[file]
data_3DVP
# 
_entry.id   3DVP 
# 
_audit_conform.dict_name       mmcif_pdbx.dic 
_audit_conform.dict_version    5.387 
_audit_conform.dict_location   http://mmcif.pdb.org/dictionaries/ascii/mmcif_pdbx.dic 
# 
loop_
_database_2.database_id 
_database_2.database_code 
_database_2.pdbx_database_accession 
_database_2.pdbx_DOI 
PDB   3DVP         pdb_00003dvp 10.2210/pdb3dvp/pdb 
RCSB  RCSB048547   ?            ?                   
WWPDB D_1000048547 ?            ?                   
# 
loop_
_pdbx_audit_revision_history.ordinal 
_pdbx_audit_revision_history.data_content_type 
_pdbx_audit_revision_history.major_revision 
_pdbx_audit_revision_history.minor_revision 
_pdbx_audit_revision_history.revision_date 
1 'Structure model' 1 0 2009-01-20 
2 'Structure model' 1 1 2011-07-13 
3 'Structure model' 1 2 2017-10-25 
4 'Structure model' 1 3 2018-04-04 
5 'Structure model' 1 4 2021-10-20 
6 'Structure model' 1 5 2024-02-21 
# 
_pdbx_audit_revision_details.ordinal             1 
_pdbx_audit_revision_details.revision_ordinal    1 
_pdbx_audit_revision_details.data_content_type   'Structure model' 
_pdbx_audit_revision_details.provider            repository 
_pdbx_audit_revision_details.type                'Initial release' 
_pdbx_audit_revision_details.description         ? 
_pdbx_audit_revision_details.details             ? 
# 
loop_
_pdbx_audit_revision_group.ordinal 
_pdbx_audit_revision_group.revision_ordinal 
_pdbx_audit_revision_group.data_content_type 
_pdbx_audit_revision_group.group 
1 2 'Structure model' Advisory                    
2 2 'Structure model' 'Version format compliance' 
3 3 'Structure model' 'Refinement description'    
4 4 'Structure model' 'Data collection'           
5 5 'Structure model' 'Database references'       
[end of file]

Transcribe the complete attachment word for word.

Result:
data_3DVP
# 
_entry.id   3DVP 
# 
_audit_conform.dict_name       mmcif_pdbx.dic 
_audit_conform.dict_version    5.387 
_audit_conform.dict_location   http://mmcif.pdb.org/dictionaries/ascii/mmcif_pdbx.dic 
# 
loop_
_database_2.database_id 
_database_2.database_code 
_database_2.pdbx_database_accession 
_database_2.pdbx_DOI 
PDB   3DVP         pdb_00003dvp 10.2210/pdb3dvp/pdb 
RCSB  RCSB048547   ?            ?                   
WWPDB D_1000048547 ?            ?                   
# 
loop_
_pdbx_audit_revision_history.ordinal 
_pdbx_audit_revision_history.data_content_type 
_pdbx_audit_revision_history.major_revision 
_pdbx_audit_revision_history.minor_revision 
_pdbx_audit_revision_history.revision_date 
1 'Structure model' 1 0 2009-01-20 
2 'Structure model' 1 1 2011-07-13 
3 'Structure model' 1 2 2017-10-25 
4 'Structure model' 1 3 2018-04-04 
5 'Structure model' 1 4 2021-10-20 
6 'Structure model' 1 5 2024-02-21 
# 
_pdbx_audit_revision_details.ordinal             1 
_pdbx_audit_revision_details.revision_ordinal    1 
_pdbx_audit_revision_details.data_content_type   'Structure model' 
_pdbx_audit_revision_details.provider            repository 
_pdbx_audit_revision_details.type                'Initial release' 
_pdbx_audit_revision_details.description         ? 
_pdbx_audit_revision_details.details             ? 
# 
loop_
_pdbx_audit_revision_group.ordinal 
_pdbx_audit_revision_group.revision_ordinal 
_pdbx_audit_revision_group.data_content_type 
_pdbx_audit_revision_group.group 
1 2 'Structure model' Advisory                    
2 2 'Structure model' 'Version format compliance' 
3 3 'Structure model' 'Refinement description'    
4 4 'Structure model' 'Data collection'           
5 5 'Structure model' 'Database references'       